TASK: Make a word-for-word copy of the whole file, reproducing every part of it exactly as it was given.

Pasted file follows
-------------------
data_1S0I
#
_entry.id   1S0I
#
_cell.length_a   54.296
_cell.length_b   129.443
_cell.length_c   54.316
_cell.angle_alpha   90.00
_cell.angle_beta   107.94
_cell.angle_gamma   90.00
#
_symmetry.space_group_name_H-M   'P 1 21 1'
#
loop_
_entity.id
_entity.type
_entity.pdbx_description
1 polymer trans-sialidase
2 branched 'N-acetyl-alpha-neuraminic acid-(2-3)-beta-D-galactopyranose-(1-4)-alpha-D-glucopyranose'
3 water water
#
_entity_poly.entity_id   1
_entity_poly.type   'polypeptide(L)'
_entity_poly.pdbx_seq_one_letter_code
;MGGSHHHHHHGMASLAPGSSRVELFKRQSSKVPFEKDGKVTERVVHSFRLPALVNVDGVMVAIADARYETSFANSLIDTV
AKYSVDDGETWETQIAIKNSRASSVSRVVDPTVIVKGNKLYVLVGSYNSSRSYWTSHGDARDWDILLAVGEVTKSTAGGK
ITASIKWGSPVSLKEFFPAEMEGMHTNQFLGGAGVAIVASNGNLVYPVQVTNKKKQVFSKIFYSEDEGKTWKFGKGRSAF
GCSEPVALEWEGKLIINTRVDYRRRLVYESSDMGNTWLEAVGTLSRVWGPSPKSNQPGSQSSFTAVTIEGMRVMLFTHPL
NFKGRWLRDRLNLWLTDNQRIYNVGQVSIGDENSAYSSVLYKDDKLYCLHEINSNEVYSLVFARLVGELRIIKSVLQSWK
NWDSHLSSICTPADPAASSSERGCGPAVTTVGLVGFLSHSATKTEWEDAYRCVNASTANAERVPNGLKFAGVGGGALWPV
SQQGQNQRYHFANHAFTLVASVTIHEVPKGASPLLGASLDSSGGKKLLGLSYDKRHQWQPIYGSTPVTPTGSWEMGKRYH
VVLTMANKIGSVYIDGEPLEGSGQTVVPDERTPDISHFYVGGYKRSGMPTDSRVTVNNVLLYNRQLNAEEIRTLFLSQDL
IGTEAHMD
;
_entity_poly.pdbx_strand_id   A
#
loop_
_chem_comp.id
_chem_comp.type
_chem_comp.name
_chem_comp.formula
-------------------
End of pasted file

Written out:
data_1S0I
#
_entry.id   1S0I
#
_cell.length_a   54.296
_cell.length_b   129.443
_cell.length_c   54.316
_cell.angle_alpha   90.00
_cell.angle_beta   107.94
_cell.angle_gamma   90.00
#
_symmetry.space_group_name_H-M   'P 1 21 1'
#
loop_
_entity.id
_entity.type
_entity.pdbx_description
1 polymer trans-sialidase
2 branched 'N-acetyl-alpha-neuraminic acid-(2-3)-beta-D-galactopyranose-(1-4)-alpha-D-glucopyranose'
3 water water
#
_entity_poly.entity_id   1
_entity_poly.type   'polypeptide(L)'
_entity_poly.pdbx_seq_one_letter_code
;MGGSHHHHHHGMASLAPGSSRVELFKRQSSKVPFEKDGKVTERVVHSFRLPALVNVDGVMVAIADARYETSFANSLIDTV
AKYSVDDGETWETQIAIKNSRASSVSRVVDPTVIVKGNKLYVLVGSYNSSRSYWTSHGDARDWDILLAVGEVTKSTAGGK
ITASIKWGSPVSLKEFFPAEMEGMHTNQFLGGAGVAIVASNGNLVYPVQVTNKKKQVFSKIFYSEDEGKTWKFGKGRSAF
GCSEPVALEWEGKLIINTRVDYRRRLVYESSDMGNTWLEAVGTLSRVWGPSPKSNQPGSQSSFTAVTIEGMRVMLFTHPL
NFKGRWLRDRLNLWLTDNQRIYNVGQVSIGDENSAYSSVLYKDDKLYCLHEINSNEVYSLVFARLVGELRIIKSVLQSWK
NWDSHLSSICTPADPAASSSERGCGPAVTTVGLVGFLSHSATKTEWEDAYRCVNASTANAERVPNGLKFAGVGGGALWPV
SQQGQNQRYHFANHAFTLVASVTIHEVPKGASPLLGASLDSSGGKKLLGLSYDKRHQWQPIYGSTPVTPTGSWEMGKRYH
VVLTMANKIGSVYIDGEPLEGSGQTVVPDERTPDISHFYVGGYKRSGMPTDSRVTVNNVLLYNRQLNAEEIRTLFLSQDL
IGTEAHMD
;
_entity_poly.pdbx_strand_id   A
#
loop_
_chem_comp.id
_chem_comp.type
_chem_comp.name
_chem_comp.formula